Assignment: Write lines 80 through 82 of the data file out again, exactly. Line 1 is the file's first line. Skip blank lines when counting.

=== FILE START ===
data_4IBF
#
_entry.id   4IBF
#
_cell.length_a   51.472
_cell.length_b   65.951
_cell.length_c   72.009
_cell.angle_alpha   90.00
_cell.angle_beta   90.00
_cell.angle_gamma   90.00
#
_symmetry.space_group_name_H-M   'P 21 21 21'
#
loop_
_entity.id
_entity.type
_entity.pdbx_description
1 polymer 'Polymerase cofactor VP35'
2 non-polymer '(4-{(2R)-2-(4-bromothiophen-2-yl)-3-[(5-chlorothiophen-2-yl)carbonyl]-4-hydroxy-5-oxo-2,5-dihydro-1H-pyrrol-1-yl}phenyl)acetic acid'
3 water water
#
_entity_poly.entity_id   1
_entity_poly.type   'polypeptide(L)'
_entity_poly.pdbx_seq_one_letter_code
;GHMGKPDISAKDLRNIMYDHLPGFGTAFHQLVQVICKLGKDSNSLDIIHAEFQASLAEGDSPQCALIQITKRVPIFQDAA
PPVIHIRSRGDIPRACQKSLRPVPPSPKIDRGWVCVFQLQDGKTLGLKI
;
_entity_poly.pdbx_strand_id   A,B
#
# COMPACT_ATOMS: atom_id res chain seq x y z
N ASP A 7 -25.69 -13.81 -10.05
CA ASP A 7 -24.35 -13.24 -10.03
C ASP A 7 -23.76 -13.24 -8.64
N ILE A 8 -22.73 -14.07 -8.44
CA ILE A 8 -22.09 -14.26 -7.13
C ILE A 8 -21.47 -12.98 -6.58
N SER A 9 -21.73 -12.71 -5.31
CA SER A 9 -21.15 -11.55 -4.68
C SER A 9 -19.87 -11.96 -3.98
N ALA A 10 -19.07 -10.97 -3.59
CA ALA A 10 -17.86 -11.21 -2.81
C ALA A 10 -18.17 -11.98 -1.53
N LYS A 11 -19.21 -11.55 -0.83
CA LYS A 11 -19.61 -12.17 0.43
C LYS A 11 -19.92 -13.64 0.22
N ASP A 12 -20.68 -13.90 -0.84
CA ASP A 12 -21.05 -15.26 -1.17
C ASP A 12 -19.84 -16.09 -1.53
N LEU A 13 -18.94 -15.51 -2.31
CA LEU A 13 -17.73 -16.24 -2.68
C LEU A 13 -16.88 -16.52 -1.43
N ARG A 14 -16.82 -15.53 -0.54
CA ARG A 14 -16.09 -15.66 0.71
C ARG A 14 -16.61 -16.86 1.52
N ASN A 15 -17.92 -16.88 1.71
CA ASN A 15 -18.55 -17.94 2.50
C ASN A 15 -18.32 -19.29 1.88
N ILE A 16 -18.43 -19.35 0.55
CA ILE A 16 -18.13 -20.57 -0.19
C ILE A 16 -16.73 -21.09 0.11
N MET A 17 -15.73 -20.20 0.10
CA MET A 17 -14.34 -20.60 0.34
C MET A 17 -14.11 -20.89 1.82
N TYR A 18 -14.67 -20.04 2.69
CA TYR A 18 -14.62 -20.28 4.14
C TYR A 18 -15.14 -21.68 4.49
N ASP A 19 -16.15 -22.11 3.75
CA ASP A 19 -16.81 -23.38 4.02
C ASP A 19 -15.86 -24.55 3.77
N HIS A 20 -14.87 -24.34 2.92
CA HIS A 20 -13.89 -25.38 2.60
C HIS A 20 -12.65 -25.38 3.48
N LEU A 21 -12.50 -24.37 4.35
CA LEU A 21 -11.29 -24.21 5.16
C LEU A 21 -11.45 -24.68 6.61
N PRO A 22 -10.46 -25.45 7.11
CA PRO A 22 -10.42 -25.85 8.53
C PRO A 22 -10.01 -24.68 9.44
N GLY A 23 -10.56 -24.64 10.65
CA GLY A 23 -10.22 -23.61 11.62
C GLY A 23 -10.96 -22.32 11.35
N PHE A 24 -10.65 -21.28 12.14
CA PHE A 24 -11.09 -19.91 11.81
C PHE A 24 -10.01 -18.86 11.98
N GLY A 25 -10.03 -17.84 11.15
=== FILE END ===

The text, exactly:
CA GLY A 23 -10.22 -23.61 11.62
C GLY A 23 -10.96 -22.32 11.35
N PHE A 24 -10.65 -21.28 12.14